Hampstead has been home to many famous and influential people, from those who have changed the way we think, to those who have changed the way we shop.
From Sir Henry Vane, the Parliamentarian beheaded in 1662, to Sir Henry Cole, the Victorian postal reformer who originated the custom of sending Christmas cards, and from John Constable, the artist, to John Lewis the draper, Hampstead provided the home they sought. As have so many other greats who have distinguished themselves in the world of politics, business, science, literature, art, music, theatre and film.
Commemorative plaques form a tangible link between these illustrious earlier residents and the buildings of Hampstead. Their enticing presence fascinates people of all ages and backgrounds, residents and visitors alike. They instruct and entertain, they bring the past into the present, and they perpetuate their memory, making buildings their own biographers, and are a source of local pride. Plaques also mark buildings of significant historical or architectural note, informing us of their history or contribution to the built environment.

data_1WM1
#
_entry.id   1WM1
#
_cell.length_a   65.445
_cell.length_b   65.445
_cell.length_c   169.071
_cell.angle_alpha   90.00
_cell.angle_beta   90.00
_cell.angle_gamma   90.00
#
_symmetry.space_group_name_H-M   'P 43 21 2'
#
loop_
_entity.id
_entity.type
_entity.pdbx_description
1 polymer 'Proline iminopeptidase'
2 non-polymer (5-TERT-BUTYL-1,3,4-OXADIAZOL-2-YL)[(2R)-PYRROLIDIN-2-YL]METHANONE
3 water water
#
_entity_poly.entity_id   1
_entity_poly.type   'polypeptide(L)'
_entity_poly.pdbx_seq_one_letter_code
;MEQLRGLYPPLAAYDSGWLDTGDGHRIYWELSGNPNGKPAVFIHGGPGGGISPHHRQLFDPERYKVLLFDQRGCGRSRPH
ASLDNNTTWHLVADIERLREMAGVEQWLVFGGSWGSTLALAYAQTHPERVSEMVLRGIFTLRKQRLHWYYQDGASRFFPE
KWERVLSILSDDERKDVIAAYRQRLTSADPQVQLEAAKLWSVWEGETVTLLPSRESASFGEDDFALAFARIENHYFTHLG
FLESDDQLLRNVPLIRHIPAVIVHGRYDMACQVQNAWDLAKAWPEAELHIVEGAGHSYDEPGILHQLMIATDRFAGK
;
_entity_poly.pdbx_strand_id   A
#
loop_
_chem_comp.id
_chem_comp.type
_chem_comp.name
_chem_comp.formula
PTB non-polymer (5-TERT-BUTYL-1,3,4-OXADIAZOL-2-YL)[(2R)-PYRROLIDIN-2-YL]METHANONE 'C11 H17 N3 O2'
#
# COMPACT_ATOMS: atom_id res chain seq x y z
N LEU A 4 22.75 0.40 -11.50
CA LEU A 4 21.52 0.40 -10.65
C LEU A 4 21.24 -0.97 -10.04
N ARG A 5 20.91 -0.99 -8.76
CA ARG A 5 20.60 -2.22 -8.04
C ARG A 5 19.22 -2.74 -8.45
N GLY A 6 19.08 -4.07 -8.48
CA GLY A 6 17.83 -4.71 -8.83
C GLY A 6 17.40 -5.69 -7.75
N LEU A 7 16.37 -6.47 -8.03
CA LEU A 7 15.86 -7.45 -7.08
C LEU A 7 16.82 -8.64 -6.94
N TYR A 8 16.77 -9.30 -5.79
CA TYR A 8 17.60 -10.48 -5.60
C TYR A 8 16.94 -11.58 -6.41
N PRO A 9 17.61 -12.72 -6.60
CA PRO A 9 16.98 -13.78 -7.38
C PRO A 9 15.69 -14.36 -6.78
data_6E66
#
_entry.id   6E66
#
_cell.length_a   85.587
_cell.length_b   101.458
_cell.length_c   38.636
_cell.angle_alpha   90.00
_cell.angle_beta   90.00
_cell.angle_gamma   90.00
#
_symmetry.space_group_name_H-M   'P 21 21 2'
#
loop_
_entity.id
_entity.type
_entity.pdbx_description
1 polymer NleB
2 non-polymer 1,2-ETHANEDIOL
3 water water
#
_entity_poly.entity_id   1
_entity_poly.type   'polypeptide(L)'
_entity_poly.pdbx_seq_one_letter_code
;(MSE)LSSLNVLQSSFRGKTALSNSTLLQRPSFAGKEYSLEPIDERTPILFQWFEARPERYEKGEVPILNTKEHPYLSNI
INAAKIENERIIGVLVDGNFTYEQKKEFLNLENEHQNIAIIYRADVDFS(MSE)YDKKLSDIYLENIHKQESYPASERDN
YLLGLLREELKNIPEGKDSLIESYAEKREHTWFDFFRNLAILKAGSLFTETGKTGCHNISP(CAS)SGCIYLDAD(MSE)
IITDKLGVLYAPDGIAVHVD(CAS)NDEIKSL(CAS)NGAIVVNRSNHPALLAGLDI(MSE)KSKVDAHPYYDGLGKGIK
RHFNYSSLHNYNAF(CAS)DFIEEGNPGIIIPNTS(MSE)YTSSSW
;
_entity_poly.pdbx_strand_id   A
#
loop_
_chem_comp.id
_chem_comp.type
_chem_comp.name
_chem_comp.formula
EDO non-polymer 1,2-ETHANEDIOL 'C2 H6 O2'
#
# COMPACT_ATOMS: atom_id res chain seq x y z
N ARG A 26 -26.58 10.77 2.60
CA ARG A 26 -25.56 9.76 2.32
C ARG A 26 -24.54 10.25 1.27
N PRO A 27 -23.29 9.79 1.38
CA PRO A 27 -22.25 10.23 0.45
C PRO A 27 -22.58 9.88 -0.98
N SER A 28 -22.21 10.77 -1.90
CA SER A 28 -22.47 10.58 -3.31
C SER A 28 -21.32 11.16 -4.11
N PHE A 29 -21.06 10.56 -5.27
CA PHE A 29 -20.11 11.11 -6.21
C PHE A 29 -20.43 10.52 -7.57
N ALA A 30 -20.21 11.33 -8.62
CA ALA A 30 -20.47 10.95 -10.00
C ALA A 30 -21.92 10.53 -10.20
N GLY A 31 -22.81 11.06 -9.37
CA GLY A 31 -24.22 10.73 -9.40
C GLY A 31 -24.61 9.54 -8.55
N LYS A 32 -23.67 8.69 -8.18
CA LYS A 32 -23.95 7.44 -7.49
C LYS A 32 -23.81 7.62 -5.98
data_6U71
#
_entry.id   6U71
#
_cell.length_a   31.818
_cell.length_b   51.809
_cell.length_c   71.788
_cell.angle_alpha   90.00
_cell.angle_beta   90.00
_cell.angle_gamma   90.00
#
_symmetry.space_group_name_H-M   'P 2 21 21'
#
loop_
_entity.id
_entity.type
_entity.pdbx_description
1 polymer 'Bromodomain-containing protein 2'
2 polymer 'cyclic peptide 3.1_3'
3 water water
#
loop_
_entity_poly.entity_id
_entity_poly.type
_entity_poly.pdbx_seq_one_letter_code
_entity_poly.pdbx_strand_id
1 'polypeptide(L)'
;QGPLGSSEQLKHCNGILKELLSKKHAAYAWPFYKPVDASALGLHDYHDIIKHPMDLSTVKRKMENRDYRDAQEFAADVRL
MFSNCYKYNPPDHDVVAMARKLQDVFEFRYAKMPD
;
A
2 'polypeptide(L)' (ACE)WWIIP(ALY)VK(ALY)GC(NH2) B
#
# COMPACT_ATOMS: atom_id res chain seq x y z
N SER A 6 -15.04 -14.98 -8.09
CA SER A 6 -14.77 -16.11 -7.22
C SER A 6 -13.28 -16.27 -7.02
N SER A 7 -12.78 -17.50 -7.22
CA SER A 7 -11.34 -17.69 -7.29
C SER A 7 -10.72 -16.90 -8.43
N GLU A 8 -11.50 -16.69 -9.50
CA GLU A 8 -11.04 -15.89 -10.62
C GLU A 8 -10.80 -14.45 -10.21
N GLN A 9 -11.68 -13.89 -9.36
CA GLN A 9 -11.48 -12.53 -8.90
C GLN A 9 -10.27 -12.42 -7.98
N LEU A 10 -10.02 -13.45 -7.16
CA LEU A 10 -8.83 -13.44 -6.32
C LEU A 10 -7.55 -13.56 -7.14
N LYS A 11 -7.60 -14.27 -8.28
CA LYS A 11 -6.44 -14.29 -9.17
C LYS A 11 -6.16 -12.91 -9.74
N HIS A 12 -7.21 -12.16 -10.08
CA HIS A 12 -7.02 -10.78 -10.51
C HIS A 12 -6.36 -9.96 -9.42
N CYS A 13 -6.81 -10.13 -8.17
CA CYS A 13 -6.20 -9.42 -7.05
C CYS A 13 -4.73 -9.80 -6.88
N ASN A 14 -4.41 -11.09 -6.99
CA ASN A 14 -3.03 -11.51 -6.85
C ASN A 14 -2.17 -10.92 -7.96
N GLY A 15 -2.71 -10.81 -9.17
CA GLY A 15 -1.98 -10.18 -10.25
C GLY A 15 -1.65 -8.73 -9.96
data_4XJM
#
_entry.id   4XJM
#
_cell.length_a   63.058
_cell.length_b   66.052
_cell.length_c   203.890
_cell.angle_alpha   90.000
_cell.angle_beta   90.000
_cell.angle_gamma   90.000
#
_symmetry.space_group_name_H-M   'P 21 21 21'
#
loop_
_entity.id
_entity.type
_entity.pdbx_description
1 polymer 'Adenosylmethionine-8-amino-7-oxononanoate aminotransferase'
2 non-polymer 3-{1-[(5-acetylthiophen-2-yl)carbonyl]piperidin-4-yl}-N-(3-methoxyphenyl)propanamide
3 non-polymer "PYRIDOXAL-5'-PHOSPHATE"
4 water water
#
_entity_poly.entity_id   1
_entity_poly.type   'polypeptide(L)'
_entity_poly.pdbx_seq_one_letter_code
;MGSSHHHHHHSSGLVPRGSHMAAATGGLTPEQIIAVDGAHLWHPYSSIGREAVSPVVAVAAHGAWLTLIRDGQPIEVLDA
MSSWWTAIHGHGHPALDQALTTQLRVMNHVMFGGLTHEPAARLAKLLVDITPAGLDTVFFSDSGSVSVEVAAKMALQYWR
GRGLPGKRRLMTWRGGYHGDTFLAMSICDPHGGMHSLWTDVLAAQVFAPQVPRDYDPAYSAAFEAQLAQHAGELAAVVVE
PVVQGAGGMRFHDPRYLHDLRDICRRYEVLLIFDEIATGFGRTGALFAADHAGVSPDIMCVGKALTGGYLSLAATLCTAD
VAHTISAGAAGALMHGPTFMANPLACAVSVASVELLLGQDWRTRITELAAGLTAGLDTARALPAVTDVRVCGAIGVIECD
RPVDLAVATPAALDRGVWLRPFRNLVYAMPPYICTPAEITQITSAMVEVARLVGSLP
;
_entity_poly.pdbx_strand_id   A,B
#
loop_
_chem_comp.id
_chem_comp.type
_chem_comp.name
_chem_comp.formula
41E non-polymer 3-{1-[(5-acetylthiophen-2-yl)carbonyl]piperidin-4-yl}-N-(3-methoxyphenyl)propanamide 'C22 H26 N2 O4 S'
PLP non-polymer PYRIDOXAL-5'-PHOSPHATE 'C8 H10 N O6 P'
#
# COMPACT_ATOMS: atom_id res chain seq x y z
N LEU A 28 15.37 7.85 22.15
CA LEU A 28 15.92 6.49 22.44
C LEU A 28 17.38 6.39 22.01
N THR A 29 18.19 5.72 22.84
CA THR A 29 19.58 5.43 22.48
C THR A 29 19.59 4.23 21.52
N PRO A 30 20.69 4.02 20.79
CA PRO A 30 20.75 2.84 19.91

There are over 75 such plaques in Hampstead around half of which are the blue (formerly brown) round plaques erected by English Heritage or its forebears, the Society of Arts, London County Council and Greater London Council. The other half are the distinctive black oval Hampstead plaques of The Heath & Hampstead Society.